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Midnight In Chernobyl


FRESH AIR: In the days following the 1986 explosion in the Chernobyl nuclear reactor, a military officer working to manage the response from an abandoned hotel nearby noticed a mysterious black carpet in the empty dining hall. When he got closer, he realized it was not a carpet; it was thousands of flies, alive but immobilized by the radiation in the air. That’s one of the details you’ll find in the book Midnight In Chernobyl by our guest, journalist Adam MidnightHigginbotham, who writes for The New Yorker, The New York Times Magazine and other publications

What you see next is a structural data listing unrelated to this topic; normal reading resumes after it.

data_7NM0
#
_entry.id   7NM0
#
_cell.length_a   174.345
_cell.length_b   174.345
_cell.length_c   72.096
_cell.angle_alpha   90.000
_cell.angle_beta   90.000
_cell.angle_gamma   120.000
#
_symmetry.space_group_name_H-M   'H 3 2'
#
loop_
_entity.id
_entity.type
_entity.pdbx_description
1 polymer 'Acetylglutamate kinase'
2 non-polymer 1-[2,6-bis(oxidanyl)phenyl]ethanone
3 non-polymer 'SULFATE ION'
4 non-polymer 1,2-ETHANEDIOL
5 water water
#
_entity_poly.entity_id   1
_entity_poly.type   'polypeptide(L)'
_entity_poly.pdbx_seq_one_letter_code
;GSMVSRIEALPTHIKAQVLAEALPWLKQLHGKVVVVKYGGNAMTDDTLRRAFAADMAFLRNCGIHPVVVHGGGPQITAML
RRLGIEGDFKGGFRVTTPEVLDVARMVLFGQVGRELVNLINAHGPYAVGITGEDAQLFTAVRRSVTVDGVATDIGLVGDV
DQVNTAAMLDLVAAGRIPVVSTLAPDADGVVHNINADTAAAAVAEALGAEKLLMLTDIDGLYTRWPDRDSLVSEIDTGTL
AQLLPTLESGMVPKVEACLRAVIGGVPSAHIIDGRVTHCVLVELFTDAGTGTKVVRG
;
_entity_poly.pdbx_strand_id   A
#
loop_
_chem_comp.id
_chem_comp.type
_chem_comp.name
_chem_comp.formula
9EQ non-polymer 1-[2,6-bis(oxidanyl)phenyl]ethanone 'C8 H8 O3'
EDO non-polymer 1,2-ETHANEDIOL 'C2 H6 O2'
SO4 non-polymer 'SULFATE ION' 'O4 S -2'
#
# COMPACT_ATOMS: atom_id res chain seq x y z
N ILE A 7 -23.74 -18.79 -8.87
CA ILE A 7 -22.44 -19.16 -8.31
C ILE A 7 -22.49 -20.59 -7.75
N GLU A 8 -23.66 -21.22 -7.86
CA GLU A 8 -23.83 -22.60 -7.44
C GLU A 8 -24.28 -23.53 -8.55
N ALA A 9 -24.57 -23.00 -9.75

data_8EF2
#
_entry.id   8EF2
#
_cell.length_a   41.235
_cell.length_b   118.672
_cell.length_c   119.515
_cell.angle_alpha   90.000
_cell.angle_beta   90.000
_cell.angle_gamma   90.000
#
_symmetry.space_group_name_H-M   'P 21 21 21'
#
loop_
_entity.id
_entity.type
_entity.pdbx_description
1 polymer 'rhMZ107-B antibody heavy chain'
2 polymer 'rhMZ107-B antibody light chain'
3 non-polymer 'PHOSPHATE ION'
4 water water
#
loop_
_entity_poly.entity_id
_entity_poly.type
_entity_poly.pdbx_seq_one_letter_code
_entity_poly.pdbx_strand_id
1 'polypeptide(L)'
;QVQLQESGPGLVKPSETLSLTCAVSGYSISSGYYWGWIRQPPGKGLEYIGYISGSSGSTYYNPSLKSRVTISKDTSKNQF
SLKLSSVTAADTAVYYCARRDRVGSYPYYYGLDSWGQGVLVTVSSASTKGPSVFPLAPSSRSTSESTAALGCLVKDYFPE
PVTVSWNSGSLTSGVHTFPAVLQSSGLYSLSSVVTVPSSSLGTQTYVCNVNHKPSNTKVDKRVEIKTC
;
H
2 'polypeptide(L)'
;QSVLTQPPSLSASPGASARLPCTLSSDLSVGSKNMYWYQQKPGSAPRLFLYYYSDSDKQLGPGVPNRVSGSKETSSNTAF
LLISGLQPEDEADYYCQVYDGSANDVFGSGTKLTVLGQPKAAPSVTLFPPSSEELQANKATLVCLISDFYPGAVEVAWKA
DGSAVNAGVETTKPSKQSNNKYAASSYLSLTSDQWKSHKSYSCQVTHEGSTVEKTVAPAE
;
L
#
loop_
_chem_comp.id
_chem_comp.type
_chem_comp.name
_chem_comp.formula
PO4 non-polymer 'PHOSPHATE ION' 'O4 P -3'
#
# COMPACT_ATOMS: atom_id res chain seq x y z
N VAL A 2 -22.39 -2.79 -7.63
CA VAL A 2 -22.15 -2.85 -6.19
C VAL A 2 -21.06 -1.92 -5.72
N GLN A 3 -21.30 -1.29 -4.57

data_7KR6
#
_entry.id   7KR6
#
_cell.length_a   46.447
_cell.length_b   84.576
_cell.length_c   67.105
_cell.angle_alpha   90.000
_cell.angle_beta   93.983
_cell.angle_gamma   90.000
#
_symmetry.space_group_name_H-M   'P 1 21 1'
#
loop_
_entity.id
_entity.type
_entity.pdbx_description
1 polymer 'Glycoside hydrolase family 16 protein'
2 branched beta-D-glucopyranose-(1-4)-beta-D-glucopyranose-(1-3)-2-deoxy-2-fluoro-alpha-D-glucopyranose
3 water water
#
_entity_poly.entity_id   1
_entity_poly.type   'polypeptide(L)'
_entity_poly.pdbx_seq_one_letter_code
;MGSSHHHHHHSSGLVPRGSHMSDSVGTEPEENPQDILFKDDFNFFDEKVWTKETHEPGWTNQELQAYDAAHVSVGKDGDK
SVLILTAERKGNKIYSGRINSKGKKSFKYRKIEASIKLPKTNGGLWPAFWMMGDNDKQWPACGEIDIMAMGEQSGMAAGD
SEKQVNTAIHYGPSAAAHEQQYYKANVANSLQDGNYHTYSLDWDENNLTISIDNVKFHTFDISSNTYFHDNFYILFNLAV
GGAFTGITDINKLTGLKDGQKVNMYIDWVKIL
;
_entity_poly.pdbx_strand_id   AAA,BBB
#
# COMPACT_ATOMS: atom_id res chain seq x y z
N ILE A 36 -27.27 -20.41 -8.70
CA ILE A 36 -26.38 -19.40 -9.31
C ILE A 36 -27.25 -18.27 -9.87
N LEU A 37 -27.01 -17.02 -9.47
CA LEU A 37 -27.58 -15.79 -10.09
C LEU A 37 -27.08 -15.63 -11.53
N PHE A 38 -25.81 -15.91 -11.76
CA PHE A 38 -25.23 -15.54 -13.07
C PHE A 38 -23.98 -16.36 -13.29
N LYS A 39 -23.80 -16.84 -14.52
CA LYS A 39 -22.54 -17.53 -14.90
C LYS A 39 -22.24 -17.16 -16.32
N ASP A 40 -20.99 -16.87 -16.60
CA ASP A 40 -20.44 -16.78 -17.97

The book has drawn new interest with the recent airing of a five-part HBO series about the disaster called “Chernobyl.” It was produced independent of Higginbotham’s research, and he believes it misrepresents some aspects of the story. Based on newly declassified documents and scores of interviews with participants, Higginbotham’s book offers a gripping account of the explosion and its causes, the frantic efforts to contain the damage, which exposed thousands of workers and soldiers to radiation, and the impact of the catastrophe on civilians. Large areas around the plant were so contaminated that whole villages had to be bulldozed and buried. MORE